Biodiversity, Consumerism, Deforestation, Economics, Food Shortages, GMOs, Global Warming/Climate Change, Health & Disease, Nuclear, Population, Society, Soil Erosion & Contamination, Water Contaminaton & Loss, peak oil — by Craig Mackintosh PRI Editor June 10, 2011
They say if we don’t study history, we’re destined to repeat it. Many of you will be familiar with Jared Diamond and his work. Author of Collapse: How Societies Choose to Fail or Succeed, Mr. Diamond has put a lot of energy into studying various cultures that have come, and, significantly, gone again. Amongst these is the example of Easter Island, where it appears that despite the islanders’ major resources being clearly in decline, they continued to use these resources for their own particular, peculiar economy — that being to make their giant Moai idols. Not only that, but, over time, as the resources needed to create them dwindled, the Moai statues only got larger. Their economy not only had to continue, but it had to grow — regardless of their context, and despite what should have been obvious consequences.
Some dispute the exact nature of the collapse of Easter Island, but what we do know is that pollen samples taken from the island show that it was once covered in forest, yet by the time Europeans arrived the island was treeless. There are no pollen traces dated beyond around 1650, around the same time the statues ceased being made. Surviving clans after this time, no longer able to create more competing statues, instead took to pushing over those of rival clans — until by 1868 all the Moai had been toppled, and many beheaded.Comments (12)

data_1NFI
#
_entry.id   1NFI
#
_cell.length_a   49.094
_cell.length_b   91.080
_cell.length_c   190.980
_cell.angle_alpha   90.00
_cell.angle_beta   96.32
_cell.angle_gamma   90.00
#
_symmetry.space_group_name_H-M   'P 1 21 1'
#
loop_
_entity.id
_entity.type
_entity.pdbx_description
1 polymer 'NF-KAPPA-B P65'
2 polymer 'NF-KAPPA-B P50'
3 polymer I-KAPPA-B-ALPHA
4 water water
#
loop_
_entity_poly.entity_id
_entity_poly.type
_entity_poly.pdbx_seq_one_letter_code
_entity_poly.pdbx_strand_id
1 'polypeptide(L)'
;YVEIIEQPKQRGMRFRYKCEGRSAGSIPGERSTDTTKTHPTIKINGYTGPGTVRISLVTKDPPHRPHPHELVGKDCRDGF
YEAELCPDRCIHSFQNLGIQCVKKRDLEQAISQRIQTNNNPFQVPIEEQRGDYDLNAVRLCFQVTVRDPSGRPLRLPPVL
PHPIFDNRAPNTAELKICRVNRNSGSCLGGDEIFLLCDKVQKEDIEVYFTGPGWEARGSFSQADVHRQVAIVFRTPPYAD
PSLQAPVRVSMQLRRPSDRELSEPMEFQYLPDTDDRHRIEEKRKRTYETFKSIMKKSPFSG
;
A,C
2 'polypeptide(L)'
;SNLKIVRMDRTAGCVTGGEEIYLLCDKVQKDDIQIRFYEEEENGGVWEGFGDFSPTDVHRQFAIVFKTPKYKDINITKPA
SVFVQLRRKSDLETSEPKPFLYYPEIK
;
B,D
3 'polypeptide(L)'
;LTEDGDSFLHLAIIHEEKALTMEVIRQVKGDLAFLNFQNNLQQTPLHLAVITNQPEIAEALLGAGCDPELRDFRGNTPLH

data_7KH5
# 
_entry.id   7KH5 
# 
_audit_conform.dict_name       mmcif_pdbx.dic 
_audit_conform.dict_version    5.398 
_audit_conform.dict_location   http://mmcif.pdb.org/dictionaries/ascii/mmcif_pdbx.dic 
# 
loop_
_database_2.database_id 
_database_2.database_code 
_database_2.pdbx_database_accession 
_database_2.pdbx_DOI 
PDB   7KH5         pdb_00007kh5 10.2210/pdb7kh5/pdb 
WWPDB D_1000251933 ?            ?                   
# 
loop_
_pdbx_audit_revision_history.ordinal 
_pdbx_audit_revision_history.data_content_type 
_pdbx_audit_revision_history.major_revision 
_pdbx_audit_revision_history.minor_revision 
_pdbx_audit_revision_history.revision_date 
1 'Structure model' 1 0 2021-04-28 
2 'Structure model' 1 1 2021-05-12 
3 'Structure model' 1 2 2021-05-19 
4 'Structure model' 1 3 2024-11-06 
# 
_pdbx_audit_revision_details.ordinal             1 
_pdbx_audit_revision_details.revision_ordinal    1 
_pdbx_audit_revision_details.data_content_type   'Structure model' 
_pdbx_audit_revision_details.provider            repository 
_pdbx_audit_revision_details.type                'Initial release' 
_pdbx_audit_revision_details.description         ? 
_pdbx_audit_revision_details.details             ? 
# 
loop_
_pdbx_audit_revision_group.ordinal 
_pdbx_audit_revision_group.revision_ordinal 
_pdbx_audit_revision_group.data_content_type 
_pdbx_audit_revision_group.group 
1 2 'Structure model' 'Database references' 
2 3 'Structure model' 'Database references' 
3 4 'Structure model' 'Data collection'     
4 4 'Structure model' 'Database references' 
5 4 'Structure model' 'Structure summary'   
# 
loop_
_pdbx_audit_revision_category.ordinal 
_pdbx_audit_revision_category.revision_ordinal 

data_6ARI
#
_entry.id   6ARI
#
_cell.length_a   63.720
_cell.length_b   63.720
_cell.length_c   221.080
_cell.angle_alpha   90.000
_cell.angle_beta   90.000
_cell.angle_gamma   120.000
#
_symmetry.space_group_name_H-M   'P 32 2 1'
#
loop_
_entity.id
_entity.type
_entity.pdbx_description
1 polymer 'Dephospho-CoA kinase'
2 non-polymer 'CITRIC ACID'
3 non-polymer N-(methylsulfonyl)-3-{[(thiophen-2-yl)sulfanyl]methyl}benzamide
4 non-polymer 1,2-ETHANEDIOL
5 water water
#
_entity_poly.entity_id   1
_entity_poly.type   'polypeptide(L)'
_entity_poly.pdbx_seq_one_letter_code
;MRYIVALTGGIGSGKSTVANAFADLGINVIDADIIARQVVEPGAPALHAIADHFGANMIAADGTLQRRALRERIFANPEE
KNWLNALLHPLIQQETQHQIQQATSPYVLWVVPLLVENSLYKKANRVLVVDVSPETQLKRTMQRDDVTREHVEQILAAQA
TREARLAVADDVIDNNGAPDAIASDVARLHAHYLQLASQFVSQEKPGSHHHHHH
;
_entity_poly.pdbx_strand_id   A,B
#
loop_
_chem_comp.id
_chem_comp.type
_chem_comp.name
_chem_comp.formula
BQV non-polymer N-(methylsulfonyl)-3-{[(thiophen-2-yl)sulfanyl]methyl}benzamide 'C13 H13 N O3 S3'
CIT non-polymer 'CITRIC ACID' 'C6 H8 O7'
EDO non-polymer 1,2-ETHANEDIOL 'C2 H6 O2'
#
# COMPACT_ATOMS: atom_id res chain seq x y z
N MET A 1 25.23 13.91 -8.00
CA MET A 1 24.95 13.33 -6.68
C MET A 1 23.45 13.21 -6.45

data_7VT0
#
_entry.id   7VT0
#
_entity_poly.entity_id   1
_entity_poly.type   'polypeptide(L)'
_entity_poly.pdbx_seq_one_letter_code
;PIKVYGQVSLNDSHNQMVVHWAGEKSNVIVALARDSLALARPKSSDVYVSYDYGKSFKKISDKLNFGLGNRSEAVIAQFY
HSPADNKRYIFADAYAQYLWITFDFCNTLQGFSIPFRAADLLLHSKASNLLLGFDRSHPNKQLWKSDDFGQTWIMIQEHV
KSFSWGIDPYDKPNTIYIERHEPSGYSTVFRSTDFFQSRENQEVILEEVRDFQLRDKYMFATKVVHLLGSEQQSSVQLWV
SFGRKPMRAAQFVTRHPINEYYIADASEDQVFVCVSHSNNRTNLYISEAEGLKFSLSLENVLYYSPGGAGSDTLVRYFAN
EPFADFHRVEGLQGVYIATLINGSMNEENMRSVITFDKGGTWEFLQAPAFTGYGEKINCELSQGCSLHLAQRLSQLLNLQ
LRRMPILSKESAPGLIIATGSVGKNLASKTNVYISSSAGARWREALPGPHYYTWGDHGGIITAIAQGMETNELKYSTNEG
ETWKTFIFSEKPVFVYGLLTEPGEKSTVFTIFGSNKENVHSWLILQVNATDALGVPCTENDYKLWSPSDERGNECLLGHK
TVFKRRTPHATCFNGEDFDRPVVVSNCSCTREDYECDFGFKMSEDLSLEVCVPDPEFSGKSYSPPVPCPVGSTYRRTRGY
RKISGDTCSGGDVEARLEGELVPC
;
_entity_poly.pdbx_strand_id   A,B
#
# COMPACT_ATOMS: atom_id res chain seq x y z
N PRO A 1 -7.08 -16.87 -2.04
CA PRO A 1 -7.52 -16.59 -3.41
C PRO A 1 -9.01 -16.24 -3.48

Biodiversity, Conservation, Consumerism, Deforestation, Economics, Food Forests, Food Shortages, Fungi, Land, Plant Systems, Regional Water Cycle, Rehabilitation, Society, Trees — by Craig Mackintosh PRI Editor June 8, 2011
Yesterday we were talking about the great need to transition our agriculture (and our culture for that matter) to be based in systems (or integrated) thinking, rather than the segregated, reductionist monoculture mind set we have today. There’s perhaps no better example of systems-based thinking in practice than a well developed biodiverse ‘forest garden’ (or what is called a food forest in many places). Along with our own Geoff Lawton, Martin Crawford of the UK’s Agroforestry Research Trust is one of the world’s best recognised practitioners of the art. The following video gives us a peek at his work.
Biodiversity, Consumerism, Deforestation, Economics, Food Shortages, Global Warming/Climate Change, Population, Society, Soil Erosion & Contamination, Water Contaminaton & Loss, peak oil — by Craig Mackintosh PRI Editor June 7, 2011
In Melbourne, on April 5th and 6th, was held the National Sustainable Food Summit, where key Australian food and agriculture players and academics met to discuss the challenges and possible solutions for Australia’s increasingly vulnerable food security situation. Some of the talks were quite interesting.
The first video is where Julian Cribb (Adjunct Professor of Science Communication at the University of Technology Sydney and a Fellow of the Australian Academy of Technological Sciences and Engineering (ATSE)) boils some of the main issues facing us down into a short, understandable presentation. He gives a good overview of the problems — like that we’re in dire need of increasing food production right at a time where, due to our past and present activities, we’re seeing clear evidence that we’ll have to do so with less energy, less land, less water, less phosphorus and all whilst enduring an ever-more-erratic climate response. I’m not in full agreement with all of his solutions though — for example I’m not keen to start eating algae biomass grown in a tank…. But, I think that given the nature of the issues we are and will have to grapple with, I don’t blame him for coming to such conclusions. Indeed, if we don’t start implementing real, lasting solutions soon, then eating algae goop may become more attractive to me in the future than it does today…. (hence my personal sense of self-preservation leads me to expend my energies trying to promote permaculture!)
Julian Cribb: What are the future challenges to our food system?